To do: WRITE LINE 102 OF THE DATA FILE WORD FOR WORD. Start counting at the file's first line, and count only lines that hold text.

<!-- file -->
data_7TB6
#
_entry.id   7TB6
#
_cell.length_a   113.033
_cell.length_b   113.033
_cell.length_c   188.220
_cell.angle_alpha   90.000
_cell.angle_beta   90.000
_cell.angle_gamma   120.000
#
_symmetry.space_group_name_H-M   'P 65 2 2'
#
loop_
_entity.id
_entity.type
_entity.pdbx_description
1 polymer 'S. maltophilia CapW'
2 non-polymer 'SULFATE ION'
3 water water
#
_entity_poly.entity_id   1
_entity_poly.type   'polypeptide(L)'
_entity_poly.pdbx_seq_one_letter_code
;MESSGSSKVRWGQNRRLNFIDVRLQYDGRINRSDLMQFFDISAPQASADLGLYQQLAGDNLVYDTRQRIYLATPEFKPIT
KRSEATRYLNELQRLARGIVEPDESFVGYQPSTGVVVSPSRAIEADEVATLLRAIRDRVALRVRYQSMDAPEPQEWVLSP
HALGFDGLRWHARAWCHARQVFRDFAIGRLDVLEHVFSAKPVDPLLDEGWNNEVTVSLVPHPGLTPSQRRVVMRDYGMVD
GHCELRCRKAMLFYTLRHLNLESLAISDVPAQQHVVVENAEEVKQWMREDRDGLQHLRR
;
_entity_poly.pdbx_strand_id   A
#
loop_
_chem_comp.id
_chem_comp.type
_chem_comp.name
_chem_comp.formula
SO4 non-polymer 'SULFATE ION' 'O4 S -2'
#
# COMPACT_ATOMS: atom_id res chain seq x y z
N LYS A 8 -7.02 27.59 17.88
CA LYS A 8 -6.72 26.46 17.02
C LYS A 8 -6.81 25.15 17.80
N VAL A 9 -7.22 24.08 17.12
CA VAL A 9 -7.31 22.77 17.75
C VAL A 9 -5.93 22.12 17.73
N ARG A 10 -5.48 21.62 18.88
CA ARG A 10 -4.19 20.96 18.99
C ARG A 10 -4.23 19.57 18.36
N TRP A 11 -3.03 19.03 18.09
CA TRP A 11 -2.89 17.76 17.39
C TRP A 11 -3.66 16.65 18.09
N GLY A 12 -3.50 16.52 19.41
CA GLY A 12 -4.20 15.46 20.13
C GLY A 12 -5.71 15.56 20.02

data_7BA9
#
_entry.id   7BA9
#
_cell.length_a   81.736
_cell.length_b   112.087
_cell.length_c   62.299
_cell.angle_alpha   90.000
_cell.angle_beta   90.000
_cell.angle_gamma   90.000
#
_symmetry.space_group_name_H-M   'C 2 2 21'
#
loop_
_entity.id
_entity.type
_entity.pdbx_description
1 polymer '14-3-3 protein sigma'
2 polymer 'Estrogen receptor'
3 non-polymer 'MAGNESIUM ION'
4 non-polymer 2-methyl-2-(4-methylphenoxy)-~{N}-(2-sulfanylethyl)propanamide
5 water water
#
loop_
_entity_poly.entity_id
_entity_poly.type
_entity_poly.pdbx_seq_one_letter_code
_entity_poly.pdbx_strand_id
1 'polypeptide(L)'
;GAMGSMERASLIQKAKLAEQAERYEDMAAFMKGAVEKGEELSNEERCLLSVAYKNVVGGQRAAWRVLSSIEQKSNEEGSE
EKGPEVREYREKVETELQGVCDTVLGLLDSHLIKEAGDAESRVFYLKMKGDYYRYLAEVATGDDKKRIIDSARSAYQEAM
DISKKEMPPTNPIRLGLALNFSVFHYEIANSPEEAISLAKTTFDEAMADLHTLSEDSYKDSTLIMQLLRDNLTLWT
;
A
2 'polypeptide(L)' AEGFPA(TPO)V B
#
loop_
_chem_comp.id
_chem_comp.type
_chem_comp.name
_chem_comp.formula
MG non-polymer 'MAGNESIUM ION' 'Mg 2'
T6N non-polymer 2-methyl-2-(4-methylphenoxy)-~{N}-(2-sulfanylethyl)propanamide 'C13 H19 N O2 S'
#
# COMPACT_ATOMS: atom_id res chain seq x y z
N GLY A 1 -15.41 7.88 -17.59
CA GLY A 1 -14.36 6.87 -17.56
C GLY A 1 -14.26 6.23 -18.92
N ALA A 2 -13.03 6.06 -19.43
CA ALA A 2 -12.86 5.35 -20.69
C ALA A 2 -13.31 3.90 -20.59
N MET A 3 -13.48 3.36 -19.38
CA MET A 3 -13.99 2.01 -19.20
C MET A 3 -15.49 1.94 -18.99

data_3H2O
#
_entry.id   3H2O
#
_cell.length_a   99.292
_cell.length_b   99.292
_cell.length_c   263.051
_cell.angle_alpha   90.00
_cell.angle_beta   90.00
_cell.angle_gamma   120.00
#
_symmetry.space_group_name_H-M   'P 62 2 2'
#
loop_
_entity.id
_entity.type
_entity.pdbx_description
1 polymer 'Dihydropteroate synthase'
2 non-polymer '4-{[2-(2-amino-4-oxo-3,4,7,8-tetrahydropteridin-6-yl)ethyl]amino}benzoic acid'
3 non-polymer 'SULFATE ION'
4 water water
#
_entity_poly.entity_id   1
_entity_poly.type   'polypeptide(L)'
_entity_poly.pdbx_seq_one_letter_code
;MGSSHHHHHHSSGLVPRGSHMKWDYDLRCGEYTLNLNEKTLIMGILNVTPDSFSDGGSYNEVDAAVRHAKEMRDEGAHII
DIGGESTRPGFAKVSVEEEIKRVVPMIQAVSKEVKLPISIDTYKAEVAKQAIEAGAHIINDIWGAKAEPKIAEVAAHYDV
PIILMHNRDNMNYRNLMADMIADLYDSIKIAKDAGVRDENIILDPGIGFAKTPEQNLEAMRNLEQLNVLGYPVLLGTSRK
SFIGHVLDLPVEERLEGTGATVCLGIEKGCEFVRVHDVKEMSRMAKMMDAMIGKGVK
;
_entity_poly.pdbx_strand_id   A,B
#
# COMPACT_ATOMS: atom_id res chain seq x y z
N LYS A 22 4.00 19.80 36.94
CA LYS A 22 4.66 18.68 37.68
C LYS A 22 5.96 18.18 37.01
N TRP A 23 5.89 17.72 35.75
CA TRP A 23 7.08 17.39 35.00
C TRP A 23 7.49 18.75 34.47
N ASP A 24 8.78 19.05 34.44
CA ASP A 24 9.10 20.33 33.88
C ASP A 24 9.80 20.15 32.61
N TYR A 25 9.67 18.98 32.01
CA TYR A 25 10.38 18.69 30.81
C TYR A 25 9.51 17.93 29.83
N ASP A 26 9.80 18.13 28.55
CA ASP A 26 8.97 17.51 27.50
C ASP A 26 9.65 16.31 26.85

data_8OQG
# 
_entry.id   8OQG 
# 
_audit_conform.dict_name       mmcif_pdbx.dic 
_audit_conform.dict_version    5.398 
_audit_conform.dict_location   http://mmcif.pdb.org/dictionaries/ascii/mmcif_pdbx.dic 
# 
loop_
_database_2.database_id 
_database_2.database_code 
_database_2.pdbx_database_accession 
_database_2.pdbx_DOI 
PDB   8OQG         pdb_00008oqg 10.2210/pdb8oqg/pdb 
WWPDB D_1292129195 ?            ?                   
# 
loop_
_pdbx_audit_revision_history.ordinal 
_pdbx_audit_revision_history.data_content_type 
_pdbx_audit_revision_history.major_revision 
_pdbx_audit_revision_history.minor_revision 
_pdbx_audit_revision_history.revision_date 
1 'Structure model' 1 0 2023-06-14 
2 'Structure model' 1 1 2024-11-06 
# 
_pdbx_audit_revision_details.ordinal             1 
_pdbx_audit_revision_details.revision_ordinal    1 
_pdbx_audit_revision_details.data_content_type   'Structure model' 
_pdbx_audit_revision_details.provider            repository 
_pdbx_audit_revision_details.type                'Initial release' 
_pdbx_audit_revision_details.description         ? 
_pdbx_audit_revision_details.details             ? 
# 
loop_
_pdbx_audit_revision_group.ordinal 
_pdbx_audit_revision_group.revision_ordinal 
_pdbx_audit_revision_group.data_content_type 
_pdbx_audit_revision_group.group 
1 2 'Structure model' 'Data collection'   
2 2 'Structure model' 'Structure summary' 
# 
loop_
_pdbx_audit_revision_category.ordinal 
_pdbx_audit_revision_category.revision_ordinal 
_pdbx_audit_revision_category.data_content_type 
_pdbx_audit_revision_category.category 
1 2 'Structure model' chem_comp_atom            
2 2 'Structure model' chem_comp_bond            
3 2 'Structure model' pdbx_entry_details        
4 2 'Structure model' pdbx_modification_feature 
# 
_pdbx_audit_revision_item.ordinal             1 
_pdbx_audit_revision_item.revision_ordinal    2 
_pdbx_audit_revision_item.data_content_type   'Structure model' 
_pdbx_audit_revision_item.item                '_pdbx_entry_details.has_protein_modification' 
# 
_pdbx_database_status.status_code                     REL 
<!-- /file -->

C GLY A 1 -14.26 6.23 -18.92